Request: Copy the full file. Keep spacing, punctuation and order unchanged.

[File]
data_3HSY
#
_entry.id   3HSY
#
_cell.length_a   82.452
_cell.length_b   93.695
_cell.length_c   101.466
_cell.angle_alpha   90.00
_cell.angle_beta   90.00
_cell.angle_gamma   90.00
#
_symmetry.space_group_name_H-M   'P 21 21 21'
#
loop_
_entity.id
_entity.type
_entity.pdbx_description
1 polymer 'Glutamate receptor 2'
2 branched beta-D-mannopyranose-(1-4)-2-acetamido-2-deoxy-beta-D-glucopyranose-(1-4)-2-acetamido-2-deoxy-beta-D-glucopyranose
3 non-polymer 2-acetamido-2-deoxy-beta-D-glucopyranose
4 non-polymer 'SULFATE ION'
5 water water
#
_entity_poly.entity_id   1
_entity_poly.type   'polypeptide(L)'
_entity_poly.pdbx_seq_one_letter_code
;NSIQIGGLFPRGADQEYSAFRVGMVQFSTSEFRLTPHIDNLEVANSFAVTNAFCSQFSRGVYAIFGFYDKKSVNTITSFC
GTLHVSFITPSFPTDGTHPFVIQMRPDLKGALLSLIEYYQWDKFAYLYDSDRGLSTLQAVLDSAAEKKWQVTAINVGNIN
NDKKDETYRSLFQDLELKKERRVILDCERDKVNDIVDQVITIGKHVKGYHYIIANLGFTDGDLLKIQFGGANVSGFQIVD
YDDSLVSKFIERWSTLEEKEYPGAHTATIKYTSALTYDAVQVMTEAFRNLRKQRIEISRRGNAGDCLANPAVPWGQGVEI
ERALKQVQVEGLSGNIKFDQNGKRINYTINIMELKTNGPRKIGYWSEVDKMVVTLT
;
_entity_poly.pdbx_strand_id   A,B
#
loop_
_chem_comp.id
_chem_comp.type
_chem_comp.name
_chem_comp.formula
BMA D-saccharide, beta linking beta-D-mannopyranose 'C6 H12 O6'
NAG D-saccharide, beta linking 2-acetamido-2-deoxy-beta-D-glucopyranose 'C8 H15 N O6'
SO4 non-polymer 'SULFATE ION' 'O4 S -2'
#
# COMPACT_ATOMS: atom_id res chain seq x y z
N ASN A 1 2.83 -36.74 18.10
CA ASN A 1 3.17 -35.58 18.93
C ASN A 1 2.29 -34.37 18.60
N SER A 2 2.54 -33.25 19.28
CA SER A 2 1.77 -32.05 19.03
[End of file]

data_3HSY
#
_entry.id   3HSY
#
_cell.length_a   82.452
_cell.length_b   93.695
_cell.length_c   101.466
_cell.angle_alpha   90.00
_cell.angle_beta   90.00
_cell.angle_gamma   90.00
#
_symmetry.space_group_name_H-M   'P 21 21 21'
#
loop_
_entity.id
_entity.type
_entity.pdbx_description
1 polymer 'Glutamate receptor 2'
2 branched beta-D-mannopyranose-(1-4)-2-acetamido-2-deoxy-beta-D-glucopyranose-(1-4)-2-acetamido-2-deoxy-beta-D-glucopyranose
3 non-polymer 2-acetamido-2-deoxy-beta-D-glucopyranose
4 non-polymer 'SULFATE ION'
5 water water
#
_entity_poly.entity_id   1
_entity_poly.type   'polypeptide(L)'
_entity_poly.pdbx_seq_one_letter_code
;NSIQIGGLFPRGADQEYSAFRVGMVQFSTSEFRLTPHIDNLEVANSFAVTNAFCSQFSRGVYAIFGFYDKKSVNTITSFC
GTLHVSFITPSFPTDGTHPFVIQMRPDLKGALLSLIEYYQWDKFAYLYDSDRGLSTLQAVLDSAAEKKWQVTAINVGNIN
NDKKDETYRSLFQDLELKKERRVILDCERDKVNDIVDQVITIGKHVKGYHYIIANLGFTDGDLLKIQFGGANVSGFQIVD
YDDSLVSKFIERWSTLEEKEYPGAHTATIKYTSALTYDAVQVMTEAFRNLRKQRIEISRRGNAGDCLANPAVPWGQGVEI
ERALKQVQVEGLSGNIKFDQNGKRINYTINIMELKTNGPRKIGYWSEVDKMVVTLT
;
_entity_poly.pdbx_strand_id   A,B
#
loop_
_chem_comp.id
_chem_comp.type
_chem_comp.name
_chem_comp.formula
BMA D-saccharide, beta linking beta-D-mannopyranose 'C6 H12 O6'
NAG D-saccharide, beta linking 2-acetamido-2-deoxy-beta-D-glucopyranose 'C8 H15 N O6'
SO4 non-polymer 'SULFATE ION' 'O4 S -2'
#
# COMPACT_ATOMS: atom_id res chain seq x y z
N ASN A 1 2.83 -36.74 18.10
CA ASN A 1 3.17 -35.58 18.93
C ASN A 1 2.29 -34.37 18.60
N SER A 2 2.54 -33.25 19.28
CA SER A 2 1.77 -32.05 19.03